Do You Run a Social Workplace?

social2According to one recent study, more than 54 percent of companies ban the use of social media at work.

The ban consists of regulations over posting company pictures, publishing texts, or posting anything on personal or public sites during working hours. The other 46 percent are presumably okay with employees using social media at work.

However, those companies may be more than okay. As the following article looks at, they may just realize the case for social in the workplace.

Here are some good reasons why you, too, should consider allowing social media in your company:

Employees Will Be Distracted No Matter What

Some employers prohibit social media on the grounds that it can be a major distraction during the work day.

There’s quite a lot of proof that, left to their own devices, people check emails much more than they should, and when you add Facebook, Instagram and Twitter into the mix, that’s a whole lotta checkin’ going on. Based on this irrefutable argument, most employers frown on or even rule against, any interactions with social media during work.

However, employees will be distracted no matter what. Those who are predisposed to find excuses to waste time will find a way. And employees like that wasted time long before social media made its appearance. Before social media, there was the water cooler, the office bulletin board, the coworker’s desk, and the office kitchen.

By the same token that inefficient employees will always be time wasters, efficient employees won’t let social media temptations get the better of them. There are those who are ambitious and want to excel at their jobs, and there are those who seek out distractions between 9 and 5.

The two are very different animals, so don’t let one influence your office policy either way.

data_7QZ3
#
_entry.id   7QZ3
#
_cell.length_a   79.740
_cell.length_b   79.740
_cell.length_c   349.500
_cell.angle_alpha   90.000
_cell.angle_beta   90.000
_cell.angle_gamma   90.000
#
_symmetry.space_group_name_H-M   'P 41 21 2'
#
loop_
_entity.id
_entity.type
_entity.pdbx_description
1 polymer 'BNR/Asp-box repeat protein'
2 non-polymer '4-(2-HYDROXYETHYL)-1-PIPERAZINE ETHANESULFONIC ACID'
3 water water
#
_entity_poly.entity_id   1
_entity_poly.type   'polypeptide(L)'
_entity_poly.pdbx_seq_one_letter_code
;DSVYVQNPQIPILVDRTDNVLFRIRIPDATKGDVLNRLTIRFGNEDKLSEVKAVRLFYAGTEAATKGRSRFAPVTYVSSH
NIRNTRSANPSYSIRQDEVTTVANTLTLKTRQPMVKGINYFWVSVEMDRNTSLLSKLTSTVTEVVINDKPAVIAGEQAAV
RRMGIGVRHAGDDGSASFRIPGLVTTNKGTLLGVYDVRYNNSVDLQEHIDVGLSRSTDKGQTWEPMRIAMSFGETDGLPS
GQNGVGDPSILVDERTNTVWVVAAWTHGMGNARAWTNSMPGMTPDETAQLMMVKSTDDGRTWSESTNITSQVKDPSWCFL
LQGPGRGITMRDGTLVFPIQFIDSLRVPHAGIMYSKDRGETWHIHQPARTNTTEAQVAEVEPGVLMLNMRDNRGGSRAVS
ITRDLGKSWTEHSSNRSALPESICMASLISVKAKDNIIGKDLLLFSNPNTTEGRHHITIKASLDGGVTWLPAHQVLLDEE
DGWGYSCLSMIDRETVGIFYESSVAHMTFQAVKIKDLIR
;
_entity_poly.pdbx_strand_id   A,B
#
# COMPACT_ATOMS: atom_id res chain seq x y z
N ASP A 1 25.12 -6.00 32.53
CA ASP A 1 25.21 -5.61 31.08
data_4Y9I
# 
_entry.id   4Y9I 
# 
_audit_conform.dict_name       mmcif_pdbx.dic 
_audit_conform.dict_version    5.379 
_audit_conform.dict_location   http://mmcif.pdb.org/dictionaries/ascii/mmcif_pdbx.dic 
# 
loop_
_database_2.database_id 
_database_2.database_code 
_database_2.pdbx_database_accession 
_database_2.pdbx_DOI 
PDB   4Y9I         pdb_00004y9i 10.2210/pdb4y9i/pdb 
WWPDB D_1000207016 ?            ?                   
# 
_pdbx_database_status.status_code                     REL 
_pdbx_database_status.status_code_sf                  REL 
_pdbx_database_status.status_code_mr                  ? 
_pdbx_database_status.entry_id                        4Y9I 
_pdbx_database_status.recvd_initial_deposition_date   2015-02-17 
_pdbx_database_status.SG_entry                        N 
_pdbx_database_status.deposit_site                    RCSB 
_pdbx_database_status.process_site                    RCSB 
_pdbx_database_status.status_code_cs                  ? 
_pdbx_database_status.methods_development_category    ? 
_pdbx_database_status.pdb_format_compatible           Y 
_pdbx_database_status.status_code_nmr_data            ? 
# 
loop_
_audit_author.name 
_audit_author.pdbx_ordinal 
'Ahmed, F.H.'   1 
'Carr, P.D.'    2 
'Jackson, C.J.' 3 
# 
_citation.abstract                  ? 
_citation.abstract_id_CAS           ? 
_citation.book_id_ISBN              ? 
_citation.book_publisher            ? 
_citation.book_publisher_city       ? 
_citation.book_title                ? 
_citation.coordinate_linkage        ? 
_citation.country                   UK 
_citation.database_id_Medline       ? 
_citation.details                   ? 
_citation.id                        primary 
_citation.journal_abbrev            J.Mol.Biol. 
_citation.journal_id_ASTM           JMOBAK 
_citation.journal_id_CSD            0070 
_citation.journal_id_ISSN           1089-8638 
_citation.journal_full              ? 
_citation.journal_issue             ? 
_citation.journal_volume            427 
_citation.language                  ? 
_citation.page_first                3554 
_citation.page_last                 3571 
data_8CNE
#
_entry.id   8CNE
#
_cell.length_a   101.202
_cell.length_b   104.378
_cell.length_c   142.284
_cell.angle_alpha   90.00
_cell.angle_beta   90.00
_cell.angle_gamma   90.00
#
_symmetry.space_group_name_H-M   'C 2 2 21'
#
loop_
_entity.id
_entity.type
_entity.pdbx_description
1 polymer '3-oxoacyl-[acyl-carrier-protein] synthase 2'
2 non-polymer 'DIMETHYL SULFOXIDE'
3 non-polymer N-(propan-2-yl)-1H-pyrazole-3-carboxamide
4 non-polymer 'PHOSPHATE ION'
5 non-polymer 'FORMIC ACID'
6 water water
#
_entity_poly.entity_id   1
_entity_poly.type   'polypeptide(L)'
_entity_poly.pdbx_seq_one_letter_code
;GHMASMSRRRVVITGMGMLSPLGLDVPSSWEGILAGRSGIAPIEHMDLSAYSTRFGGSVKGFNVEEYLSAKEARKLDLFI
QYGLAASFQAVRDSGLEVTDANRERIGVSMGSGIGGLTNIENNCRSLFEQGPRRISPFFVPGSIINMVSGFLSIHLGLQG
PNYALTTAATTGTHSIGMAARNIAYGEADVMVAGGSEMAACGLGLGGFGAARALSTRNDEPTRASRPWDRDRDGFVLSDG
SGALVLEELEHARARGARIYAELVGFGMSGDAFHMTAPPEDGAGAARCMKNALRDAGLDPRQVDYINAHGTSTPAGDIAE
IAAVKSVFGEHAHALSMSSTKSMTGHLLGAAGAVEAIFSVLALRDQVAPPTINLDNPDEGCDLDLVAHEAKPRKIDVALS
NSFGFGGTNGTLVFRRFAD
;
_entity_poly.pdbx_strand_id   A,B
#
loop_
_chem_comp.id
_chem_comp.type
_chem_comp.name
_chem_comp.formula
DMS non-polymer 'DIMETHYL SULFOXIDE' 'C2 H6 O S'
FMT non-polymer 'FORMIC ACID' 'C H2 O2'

Social Media Can Help Your Company’s Bottom Line

More and more, companies are realizing that they can use their employees’ social media followers and public profiles for their own benefit. As long as the message is positive, social media, as applied by employees, can help your company’s bottom line.

One common example is when your company has an employee outing. When employees at the outing post pictures of smiling faces and happy families against the backdrop of an all-expenses paid company picnic, the public can’t help by react warmly.

When employees tweet that your company is sponsoring the local baseball team by buying everyone uniforms and pizza and ice cream, your business reputation is going to be a home run.

When you throw in the fact that all this free press and marketing is free, it gets more challenging to come up with solid reasons to block the use of social media at work.

Giving permission to employees to engage in social media at the workplace doesn’t have to be “all in” or “all out.” Every social freedom works best when there are guidelines set in place regarding its use.

Those who opt out of using social media need to be protected from being assimilated unwillingly into the “share everything” culture.

Social media at work should be a choice, not a mandate.

About the Author: Kate Supino writes extensively about best business practices.

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